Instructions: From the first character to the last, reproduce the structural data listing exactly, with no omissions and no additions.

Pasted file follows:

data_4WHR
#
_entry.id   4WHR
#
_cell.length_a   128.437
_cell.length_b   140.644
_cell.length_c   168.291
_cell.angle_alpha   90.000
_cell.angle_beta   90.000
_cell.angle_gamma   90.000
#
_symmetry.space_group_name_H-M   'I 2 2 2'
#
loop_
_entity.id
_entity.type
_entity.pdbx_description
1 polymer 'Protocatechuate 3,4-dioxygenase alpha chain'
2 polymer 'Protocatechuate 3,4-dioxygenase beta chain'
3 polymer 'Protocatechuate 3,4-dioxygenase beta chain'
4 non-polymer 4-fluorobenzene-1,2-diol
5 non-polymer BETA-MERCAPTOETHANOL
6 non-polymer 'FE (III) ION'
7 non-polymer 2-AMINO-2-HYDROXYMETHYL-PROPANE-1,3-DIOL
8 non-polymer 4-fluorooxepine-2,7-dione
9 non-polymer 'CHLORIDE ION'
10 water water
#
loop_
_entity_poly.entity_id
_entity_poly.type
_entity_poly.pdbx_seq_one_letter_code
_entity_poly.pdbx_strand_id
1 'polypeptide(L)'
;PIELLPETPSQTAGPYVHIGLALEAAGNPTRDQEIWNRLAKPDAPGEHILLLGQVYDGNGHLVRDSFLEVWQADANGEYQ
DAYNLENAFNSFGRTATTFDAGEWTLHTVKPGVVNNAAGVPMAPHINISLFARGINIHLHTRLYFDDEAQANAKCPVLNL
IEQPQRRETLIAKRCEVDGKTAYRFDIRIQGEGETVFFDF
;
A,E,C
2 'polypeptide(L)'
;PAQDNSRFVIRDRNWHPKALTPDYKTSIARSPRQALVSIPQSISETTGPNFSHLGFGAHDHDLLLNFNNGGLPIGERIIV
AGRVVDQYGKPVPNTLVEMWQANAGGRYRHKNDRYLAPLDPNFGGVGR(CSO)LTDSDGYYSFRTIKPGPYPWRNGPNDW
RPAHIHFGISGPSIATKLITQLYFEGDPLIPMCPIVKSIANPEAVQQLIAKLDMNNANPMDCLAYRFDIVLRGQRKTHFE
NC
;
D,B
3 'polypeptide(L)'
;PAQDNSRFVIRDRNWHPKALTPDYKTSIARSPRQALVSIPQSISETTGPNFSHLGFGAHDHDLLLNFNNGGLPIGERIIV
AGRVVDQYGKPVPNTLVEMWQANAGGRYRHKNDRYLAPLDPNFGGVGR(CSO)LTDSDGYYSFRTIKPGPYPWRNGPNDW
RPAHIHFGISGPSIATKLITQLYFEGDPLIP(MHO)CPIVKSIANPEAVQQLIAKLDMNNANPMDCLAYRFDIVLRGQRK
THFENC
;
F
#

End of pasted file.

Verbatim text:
data_4WHR
#
_entry.id   4WHR
#
_cell.length_a   128.437
_cell.length_b   140.644
_cell.length_c   168.291
_cell.angle_alpha   90.000
_cell.angle_beta   90.000
_cell.angle_gamma   90.000
#
_symmetry.space_group_name_H-M   'I 2 2 2'
#
loop_
_entity.id
_entity.type
_entity.pdbx_description
1 polymer 'Protocatechuate 3,4-dioxygenase alpha chain'
2 polymer 'Protocatechuate 3,4-dioxygenase beta chain'
3 polymer 'Protocatechuate 3,4-dioxygenase beta chain'
4 non-polymer 4-fluorobenzene-1,2-diol
5 non-polymer BETA-MERCAPTOETHANOL
6 non-polymer 'FE (III) ION'
7 non-polymer 2-AMINO-2-HYDROXYMETHYL-PROPANE-1,3-DIOL
8 non-polymer 4-fluorooxepine-2,7-dione
9 non-polymer 'CHLORIDE ION'
10 water water
#
loop_
_entity_poly.entity_id
_entity_poly.type
_entity_poly.pdbx_seq_one_letter_code
_entity_poly.pdbx_strand_id
1 'polypeptide(L)'
;PIELLPETPSQTAGPYVHIGLALEAAGNPTRDQEIWNRLAKPDAPGEHILLLGQVYDGNGHLVRDSFLEVWQADANGEYQ
DAYNLENAFNSFGRTATTFDAGEWTLHTVKPGVVNNAAGVPMAPHINISLFARGINIHLHTRLYFDDEAQANAKCPVLNL
IEQPQRRETLIAKRCEVDGKTAYRFDIRIQGEGETVFFDF
;
A,E,C
2 'polypeptide(L)'
;PAQDNSRFVIRDRNWHPKALTPDYKTSIARSPRQALVSIPQSISETTGPNFSHLGFGAHDHDLLLNFNNGGLPIGERIIV
AGRVVDQYGKPVPNTLVEMWQANAGGRYRHKNDRYLAPLDPNFGGVGR(CSO)LTDSDGYYSFRTIKPGPYPWRNGPNDW
RPAHIHFGISGPSIATKLITQLYFEGDPLIPMCPIVKSIANPEAVQQLIAKLDMNNANPMDCLAYRFDIVLRGQRKTHFE
NC
;
D,B
3 'polypeptide(L)'
;PAQDNSRFVIRDRNWHPKALTPDYKTSIARSPRQALVSIPQSISETTGPNFSHLGFGAHDHDLLLNFNNGGLPIGERIIV
AGRVVDQYGKPVPNTLVEMWQANAGGRYRHKNDRYLAPLDPNFGGVGR(CSO)LTDSDGYYSFRTIKPGPYPWRNGPNDW
RPAHIHFGISGPSIATKLITQLYFEGDPLIP(MHO)CPIVKSIANPEAVQQLIAKLDMNNANPMDCLAYRFDIVLRGQRK
THFENC
;
F
#